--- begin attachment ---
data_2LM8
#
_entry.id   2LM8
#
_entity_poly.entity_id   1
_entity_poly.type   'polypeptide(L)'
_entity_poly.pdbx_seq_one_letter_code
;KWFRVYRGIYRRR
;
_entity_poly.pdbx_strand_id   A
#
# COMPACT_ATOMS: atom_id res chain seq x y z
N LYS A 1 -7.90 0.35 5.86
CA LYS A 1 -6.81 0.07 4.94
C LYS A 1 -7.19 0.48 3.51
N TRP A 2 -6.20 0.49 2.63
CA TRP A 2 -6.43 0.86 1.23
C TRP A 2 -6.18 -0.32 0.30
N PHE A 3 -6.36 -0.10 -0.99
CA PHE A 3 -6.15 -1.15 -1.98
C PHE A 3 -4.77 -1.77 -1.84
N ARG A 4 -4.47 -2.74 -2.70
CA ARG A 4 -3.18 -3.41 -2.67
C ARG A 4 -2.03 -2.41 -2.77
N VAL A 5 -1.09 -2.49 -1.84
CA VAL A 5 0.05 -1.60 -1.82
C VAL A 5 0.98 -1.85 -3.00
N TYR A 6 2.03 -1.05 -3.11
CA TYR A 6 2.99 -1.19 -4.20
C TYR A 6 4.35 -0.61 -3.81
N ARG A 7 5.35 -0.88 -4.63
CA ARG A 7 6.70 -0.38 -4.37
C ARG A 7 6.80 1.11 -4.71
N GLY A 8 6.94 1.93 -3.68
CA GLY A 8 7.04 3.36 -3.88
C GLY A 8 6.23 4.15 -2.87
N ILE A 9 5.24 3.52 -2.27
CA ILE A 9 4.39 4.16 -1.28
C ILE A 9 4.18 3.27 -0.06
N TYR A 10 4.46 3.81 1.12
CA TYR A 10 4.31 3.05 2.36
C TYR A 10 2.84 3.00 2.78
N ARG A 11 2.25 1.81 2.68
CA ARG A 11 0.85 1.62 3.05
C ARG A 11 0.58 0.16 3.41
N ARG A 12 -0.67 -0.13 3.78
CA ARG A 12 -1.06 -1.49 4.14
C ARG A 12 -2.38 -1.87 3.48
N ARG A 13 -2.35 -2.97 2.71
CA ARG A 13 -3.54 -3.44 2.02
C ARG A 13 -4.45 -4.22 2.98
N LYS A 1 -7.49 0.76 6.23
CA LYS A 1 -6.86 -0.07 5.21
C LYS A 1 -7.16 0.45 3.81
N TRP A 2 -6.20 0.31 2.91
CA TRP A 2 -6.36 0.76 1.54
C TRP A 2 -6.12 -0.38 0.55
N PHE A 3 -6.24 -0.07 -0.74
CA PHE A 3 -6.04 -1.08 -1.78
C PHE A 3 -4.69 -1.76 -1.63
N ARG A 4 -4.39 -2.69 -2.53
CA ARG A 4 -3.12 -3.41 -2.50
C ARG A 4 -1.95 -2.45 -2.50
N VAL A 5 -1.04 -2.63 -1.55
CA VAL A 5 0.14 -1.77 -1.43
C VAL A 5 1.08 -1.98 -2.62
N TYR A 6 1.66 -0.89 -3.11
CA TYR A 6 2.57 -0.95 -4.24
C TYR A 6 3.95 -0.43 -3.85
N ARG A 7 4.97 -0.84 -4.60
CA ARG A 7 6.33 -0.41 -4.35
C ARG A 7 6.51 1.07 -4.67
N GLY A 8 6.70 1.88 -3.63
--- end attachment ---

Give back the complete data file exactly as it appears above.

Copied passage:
data_2LM8
#
_entry.id   2LM8
#
_entity_poly.entity_id   1
_entity_poly.type   'polypeptide(L)'
_entity_poly.pdbx_seq_one_letter_code
;KWFRVYRGIYRRR
;
_entity_poly.pdbx_strand_id   A
#
# COMPACT_ATOMS: atom_id res chain seq x y z
N LYS A 1 -7.90 0.35 5.86
CA LYS A 1 -6.81 0.07 4.94
C LYS A 1 -7.19 0.48 3.51
N TRP A 2 -6.20 0.49 2.63
CA TRP A 2 -6.43 0.86 1.23
C TRP A 2 -6.18 -0.32 0.30
N PHE A 3 -6.36 -0.10 -0.99
CA PHE A 3 -6.15 -1.15 -1.98
C PHE A 3 -4.77 -1.77 -1.84
N ARG A 4 -4.47 -2.74 -2.70
CA ARG A 4 -3.18 -3.41 -2.67
C ARG A 4 -2.03 -2.41 -2.77
N VAL A 5 -1.09 -2.49 -1.84
CA VAL A 5 0.05 -1.60 -1.82
C VAL A 5 0.98 -1.85 -3.00
N TYR A 6 2.03 -1.05 -3.11
CA TYR A 6 2.99 -1.19 -4.20
C TYR A 6 4.35 -0.61 -3.81
N ARG A 7 5.35 -0.88 -4.63
CA ARG A 7 6.70 -0.38 -4.37
C ARG A 7 6.80 1.11 -4.71
N GLY A 8 6.94 1.93 -3.68
CA GLY A 8 7.04 3.36 -3.88
C GLY A 8 6.23 4.15 -2.87
N ILE A 9 5.24 3.52 -2.27
CA ILE A 9 4.39 4.16 -1.28
C ILE A 9 4.18 3.27 -0.06
N TYR A 10 4.46 3.81 1.12
CA TYR A 10 4.31 3.05 2.36
C TYR A 10 2.84 3.00 2.78
N ARG A 11 2.25 1.81 2.68
CA ARG A 11 0.85 1.62 3.05
C ARG A 11 0.58 0.16 3.41
N ARG A 12 -0.67 -0.13 3.78
CA ARG A 12 -1.06 -1.49 4.14
C ARG A 12 -2.38 -1.87 3.48
N ARG A 13 -2.35 -2.97 2.71
CA ARG A 13 -3.54 -3.44 2.02
C ARG A 13 -4.45 -4.22 2.98
N LYS A 1 -7.49 0.76 6.23
CA LYS A 1 -6.86 -0.07 5.21
C LYS A 1 -7.16 0.45 3.81
N TRP A 2 -6.20 0.31 2.91
CA TRP A 2 -6.36 0.76 1.54
C TRP A 2 -6.12 -0.38 0.55
N PHE A 3 -6.24 -0.07 -0.74
CA PHE A 3 -6.04 -1.08 -1.78
C PHE A 3 -4.69 -1.76 -1.63
N ARG A 4 -4.39 -2.69 -2.53
CA ARG A 4 -3.12 -3.41 -2.50
C ARG A 4 -1.95 -2.45 -2.50
N VAL A 5 -1.04 -2.63 -1.55
CA VAL A 5 0.14 -1.77 -1.43
C VAL A 5 1.08 -1.98 -2.62
N TYR A 6 1.66 -0.89 -3.11
CA TYR A 6 2.57 -0.95 -4.24
C TYR A 6 3.95 -0.43 -3.85
N ARG A 7 4.97 -0.84 -4.60
CA ARG A 7 6.33 -0.41 -4.35
C ARG A 7 6.51 1.07 -4.67
N GLY A 8 6.70 1.88 -3.63